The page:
UPDATE: Brigham City Assistant Police Chief Dennis Vincent, who suffered an atastrophic aneurysm during a fitness test last week has died.
In a post on the Brigham City Police Facebook page, they said Vincent passed away Friday, October 26th. The following obituary was posted for him as well:
BRIGHAM CITY – Our loving husband, father, grandfather, son, brother, uncle, cousin, co-worker and friend, Dennis Burt Vincent, 53, passed away, surrounded by his family, on Friday, October 26, 2018 at the University of Utah Medical Center from complications of a brain aneurism.
He was born May 6, 1965 in Brigham City, Utah, a son of Milton Burt and Leah Claire Jensen Vincent.
Dennis was reared and educated in Brigham City, and graduated from Box Elder High School in 1983 and Weber State Police Academy in 1989.
He married his sweetheart Karrie-de Christensen in the Salt Lake Temple on March 31, 1989.
He was a member of the Church of Jesus Christ of Latter-day Saints, where he served in the Young Men’s, High Priest Group Leader and currently serving in the Brigham City 1st Ward as First Counselor in the Bishopric.
Dennis started his law enforcement career with the Willard Police in 1990 and eventually served as Chief of Police and also worked for Perry Police. He then joined the Brigham City Police Department in 1994 and was the Assistant Chief of Police and the Emergency Manager for Brigham City. He was also the Medical Examiner Investigator for Box Elder County. Dennis also belonged to the Disaster Mortuary Operations Response Team (DMORT). He served on the Utah Law Enforcement Torch Run Council, and facilitated the Special Olympics Torch Run in Box Elder County.
Dennis enjoyed cooking, smoking meat, camping, traveling, cracking jokes, hiking and spoiling his wife with endless selfless acts.
In lieu of flowers please make donations to the Gift of Life Organ Donation, 401 North 3rd Street, Philadelphia, PA 19123 or the New Hope Crisis Center Reindeer Games, 435 East 700 South, Brigham City, UT 84302.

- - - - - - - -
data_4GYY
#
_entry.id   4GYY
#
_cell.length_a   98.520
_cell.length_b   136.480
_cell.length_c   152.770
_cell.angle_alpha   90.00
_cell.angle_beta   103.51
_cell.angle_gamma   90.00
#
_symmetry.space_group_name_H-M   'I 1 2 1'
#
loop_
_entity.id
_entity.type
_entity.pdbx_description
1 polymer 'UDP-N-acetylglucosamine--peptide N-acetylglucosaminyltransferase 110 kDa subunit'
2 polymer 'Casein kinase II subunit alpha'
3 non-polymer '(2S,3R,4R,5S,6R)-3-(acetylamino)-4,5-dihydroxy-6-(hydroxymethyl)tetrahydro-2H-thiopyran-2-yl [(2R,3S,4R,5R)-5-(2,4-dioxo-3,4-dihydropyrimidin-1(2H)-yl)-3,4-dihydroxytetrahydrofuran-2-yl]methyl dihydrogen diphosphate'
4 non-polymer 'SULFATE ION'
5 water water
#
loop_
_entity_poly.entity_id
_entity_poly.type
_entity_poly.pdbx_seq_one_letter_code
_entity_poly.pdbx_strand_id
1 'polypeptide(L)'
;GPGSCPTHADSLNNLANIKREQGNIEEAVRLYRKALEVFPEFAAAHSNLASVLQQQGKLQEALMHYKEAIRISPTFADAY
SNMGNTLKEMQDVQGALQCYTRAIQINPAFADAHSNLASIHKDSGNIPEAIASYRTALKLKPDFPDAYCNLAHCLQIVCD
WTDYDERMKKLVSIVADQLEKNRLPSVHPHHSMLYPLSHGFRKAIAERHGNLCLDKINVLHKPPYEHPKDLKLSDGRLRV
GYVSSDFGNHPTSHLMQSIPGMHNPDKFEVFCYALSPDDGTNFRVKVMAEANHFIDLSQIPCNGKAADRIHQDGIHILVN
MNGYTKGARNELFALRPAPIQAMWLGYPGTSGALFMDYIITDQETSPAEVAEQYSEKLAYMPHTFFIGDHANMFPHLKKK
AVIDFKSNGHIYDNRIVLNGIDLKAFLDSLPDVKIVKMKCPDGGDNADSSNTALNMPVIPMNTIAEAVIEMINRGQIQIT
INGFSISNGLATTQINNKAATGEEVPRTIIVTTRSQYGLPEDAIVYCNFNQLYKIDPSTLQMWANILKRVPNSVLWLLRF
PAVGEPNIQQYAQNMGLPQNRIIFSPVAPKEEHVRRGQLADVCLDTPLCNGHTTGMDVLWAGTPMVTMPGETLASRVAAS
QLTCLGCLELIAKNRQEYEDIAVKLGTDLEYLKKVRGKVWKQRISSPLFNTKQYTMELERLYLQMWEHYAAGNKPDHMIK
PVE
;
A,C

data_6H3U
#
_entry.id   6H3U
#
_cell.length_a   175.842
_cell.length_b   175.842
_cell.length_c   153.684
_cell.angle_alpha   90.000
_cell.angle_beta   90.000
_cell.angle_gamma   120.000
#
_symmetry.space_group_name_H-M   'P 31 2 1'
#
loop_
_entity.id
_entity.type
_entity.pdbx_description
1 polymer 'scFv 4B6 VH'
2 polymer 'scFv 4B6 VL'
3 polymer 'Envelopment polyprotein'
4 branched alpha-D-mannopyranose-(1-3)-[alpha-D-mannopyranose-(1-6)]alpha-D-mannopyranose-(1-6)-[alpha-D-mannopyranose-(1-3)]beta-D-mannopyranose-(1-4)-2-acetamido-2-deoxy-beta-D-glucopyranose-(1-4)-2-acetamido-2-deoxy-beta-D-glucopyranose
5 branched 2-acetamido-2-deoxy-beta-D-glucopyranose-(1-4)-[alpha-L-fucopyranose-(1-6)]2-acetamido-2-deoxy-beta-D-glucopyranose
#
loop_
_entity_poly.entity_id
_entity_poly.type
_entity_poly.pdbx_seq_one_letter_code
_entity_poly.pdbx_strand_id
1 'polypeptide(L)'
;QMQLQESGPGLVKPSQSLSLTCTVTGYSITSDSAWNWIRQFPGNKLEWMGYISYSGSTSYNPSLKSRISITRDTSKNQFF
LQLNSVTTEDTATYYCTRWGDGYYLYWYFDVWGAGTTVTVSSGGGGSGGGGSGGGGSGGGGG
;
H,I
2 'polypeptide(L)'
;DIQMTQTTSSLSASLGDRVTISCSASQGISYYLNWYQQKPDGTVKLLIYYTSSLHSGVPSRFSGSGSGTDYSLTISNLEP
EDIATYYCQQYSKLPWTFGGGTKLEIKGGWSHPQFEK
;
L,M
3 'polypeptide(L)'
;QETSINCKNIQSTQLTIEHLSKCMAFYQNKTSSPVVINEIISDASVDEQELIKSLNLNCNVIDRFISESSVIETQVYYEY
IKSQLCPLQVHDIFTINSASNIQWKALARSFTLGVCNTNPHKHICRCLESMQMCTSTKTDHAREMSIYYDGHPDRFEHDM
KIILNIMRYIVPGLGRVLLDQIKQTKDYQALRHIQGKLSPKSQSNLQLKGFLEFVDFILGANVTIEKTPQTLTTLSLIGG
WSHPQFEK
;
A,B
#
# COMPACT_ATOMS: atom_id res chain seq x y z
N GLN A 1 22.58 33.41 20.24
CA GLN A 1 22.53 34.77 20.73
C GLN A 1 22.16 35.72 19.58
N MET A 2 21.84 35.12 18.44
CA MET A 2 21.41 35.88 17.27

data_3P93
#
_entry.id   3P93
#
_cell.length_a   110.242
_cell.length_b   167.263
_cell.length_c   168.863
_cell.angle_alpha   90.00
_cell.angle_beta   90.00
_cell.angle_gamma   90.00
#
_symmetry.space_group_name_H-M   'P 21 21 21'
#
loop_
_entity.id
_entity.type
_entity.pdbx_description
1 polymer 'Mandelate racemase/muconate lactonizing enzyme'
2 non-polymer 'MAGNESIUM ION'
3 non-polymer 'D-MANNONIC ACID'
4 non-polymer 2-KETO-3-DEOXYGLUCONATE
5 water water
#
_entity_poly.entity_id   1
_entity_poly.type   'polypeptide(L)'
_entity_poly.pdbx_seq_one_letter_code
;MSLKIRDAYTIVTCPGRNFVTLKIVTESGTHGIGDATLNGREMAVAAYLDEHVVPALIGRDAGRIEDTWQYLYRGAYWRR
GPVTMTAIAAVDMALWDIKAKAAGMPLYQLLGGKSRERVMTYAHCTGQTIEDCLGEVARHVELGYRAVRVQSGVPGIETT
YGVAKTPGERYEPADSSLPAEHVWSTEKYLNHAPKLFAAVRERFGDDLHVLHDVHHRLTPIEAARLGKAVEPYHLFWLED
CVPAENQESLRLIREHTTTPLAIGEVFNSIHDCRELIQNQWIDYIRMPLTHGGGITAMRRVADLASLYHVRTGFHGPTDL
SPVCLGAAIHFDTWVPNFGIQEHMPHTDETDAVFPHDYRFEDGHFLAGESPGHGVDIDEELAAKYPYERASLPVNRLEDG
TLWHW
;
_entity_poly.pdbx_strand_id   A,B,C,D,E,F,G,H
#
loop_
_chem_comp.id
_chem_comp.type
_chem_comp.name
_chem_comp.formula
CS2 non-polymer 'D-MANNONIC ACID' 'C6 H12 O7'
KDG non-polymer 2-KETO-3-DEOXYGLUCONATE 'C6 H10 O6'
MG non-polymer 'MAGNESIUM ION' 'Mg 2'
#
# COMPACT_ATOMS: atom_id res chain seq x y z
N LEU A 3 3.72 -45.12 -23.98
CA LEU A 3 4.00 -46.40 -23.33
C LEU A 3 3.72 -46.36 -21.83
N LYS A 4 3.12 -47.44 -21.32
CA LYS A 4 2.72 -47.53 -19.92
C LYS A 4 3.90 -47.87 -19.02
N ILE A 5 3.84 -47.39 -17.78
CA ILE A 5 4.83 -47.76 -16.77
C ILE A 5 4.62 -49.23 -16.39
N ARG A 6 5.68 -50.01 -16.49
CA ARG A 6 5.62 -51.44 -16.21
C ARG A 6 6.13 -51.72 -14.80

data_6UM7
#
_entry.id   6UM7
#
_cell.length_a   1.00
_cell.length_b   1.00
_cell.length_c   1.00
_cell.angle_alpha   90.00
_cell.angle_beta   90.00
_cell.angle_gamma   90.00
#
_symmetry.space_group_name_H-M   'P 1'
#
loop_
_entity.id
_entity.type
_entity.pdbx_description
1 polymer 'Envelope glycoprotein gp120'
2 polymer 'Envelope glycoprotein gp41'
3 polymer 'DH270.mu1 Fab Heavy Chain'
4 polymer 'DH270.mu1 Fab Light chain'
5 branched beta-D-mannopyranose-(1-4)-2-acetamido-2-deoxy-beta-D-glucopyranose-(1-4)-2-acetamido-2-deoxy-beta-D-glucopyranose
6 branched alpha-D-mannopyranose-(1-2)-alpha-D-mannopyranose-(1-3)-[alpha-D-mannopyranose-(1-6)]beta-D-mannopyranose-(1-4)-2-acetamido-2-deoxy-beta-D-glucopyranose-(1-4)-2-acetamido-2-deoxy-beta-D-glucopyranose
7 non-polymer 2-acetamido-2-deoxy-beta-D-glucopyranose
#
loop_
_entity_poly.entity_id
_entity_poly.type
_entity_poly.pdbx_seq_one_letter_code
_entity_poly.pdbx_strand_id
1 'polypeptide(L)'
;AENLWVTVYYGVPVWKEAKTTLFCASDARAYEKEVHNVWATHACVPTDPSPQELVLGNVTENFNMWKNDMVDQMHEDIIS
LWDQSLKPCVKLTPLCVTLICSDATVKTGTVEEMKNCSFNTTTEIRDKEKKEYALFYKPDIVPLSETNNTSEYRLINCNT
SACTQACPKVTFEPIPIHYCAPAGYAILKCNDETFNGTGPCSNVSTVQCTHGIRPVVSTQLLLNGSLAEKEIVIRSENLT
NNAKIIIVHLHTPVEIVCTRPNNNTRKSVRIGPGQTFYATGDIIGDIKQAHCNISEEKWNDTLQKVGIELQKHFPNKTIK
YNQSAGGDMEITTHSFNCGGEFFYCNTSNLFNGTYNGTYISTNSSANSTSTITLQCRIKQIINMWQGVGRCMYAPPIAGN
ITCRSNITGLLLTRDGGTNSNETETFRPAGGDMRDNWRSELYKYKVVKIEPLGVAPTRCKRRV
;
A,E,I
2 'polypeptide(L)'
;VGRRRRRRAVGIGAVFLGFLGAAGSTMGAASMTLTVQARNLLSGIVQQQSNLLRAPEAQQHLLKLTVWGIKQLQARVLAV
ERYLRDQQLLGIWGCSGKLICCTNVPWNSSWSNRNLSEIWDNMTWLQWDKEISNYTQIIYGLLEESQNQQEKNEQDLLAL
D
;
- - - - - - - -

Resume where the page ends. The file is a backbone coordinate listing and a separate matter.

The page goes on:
The family would like to thank Dennis’s Law Enforcement brothers, doctors and nurses at the U of U and everyone for their love and support.
Surviving are his wife, Karrie-de; his four sons, JD (Marissa); Cody; Nathan and Kyle Vincent; three grandchildren, Addie, Tytan and Axel; his parents, Milt and Leah; three siblings, Tyler (Julie) Vincent; Dena Vincent and Dawn (Greg) Poor.
Funeral services will be held on Saturday, November 3, 2018 at 1:00 p.m. at the Box Elder Stake Center, 420 South 800 West, Brigham City, Utah. Viewings will be held on Friday, November 2, 2018 from 5:00 to 9:00 p.m. at Gillies Funeral Chapel, 634 East 200 South, Brigham City, and on Saturday at the church from 12 Noon to 12:40 p.m.
Interment will be in the Brigham City Cemetery, where police honors will be accorded.
Send condolences to gfc-utah.com
BRIGHAM CITY, Utah (News4utah) – A Brigham City Assistant Police Chief has been hospitalized after suffering an atastrophic aneurysm during a fitness test Thursday morning.
In a post on the Brigham City Police Facebook page, authorities said Assistant Chief Dennis Vincent collapsed after taking his annual physical fitness standards test. He was later diagnosed as having a catastrophic aneurysm and CVA (stroke).
Vincent was immediately taken to the Brigham City Community Hospital and then air lifted to the University of Utah Hospital’s Neuro Critical Care Unit (NCCU) where he underwent brain surgery to stop the bleeding.
During the surgery, they discovered a second aneurysm.
“Everyone who knows Dennis knows what an amazing man he is,” said the post. “We love him and want him back healthy and whole again. We ask that you please keep Dennis and his family in your prayers during this extraordinarily difficult time.”
As of Saturday night, Vincent was listed in critical but stable condition.
“Today he was heavily sedated. They infused some platelets and put in an intercranial monitor,” said the post. “The next few days there are concerns of the brain swelling which can be very unpredictable. Apparently, there will still be no visitors for at least 3 to 5 days.”